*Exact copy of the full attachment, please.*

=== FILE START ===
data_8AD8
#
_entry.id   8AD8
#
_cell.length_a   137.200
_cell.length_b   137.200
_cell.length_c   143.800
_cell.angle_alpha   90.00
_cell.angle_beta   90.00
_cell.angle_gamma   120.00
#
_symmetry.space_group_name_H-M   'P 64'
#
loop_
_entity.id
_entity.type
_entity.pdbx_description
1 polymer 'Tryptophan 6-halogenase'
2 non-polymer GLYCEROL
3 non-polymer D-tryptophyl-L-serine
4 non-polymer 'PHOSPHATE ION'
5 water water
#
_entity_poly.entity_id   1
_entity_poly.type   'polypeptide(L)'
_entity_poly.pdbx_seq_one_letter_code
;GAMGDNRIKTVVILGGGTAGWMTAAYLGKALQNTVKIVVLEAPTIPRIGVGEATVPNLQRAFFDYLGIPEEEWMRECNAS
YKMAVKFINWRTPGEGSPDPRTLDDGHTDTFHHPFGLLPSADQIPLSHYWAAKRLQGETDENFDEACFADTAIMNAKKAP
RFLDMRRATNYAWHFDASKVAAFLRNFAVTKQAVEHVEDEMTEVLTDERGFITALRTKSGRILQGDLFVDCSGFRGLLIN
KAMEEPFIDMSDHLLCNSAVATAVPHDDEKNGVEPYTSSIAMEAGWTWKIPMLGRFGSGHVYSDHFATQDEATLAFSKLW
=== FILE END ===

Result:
data_8AD8
#
_entry.id   8AD8
#
_cell.length_a   137.200
_cell.length_b   137.200
_cell.length_c   143.800
_cell.angle_alpha   90.00
_cell.angle_beta   90.00
_cell.angle_gamma   120.00
#
_symmetry.space_group_name_H-M   'P 64'
#
loop_
_entity.id
_entity.type
_entity.pdbx_description
1 polymer 'Tryptophan 6-halogenase'
2 non-polymer GLYCEROL
3 non-polymer D-tryptophyl-L-serine
4 non-polymer 'PHOSPHATE ION'
5 water water
#
_entity_poly.entity_id   1
_entity_poly.type   'polypeptide(L)'
_entity_poly.pdbx_seq_one_letter_code
;GAMGDNRIKTVVILGGGTAGWMTAAYLGKALQNTVKIVVLEAPTIPRIGVGEATVPNLQRAFFDYLGIPEEEWMRECNAS
YKMAVKFINWRTPGEGSPDPRTLDDGHTDTFHHPFGLLPSADQIPLSHYWAAKRLQGETDENFDEACFADTAIMNAKKAP
RFLDMRRATNYAWHFDASKVAAFLRNFAVTKQAVEHVEDEMTEVLTDERGFITALRTKSGRILQGDLFVDCSGFRGLLIN
KAMEEPFIDMSDHLLCNSAVATAVPHDDEKNGVEPYTSSIAMEAGWTWKIPMLGRFGSGHVYSDHFATQDEATLAFSKLW